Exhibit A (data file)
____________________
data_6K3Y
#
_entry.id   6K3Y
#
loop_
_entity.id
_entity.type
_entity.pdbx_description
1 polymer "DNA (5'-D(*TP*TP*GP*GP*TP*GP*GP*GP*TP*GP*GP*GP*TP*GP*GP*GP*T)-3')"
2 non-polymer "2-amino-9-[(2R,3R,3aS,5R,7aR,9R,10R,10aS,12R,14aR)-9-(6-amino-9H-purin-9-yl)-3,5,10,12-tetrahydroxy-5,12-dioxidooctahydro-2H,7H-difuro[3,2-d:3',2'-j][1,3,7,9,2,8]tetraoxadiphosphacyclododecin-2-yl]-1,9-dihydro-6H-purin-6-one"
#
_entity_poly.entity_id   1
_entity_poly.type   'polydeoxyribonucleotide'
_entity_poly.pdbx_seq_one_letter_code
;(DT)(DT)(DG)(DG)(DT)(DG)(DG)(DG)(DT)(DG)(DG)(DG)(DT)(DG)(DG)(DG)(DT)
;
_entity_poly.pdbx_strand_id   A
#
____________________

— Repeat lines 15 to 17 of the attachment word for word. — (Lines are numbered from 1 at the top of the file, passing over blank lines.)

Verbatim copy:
;(DT)(DT)(DG)(DG)(DT)(DG)(DG)(DG)(DT)(DG)(DG)(DG)(DT)(DG)(DG)(DG)(DT)
;
_entity_poly.pdbx_strand_id   A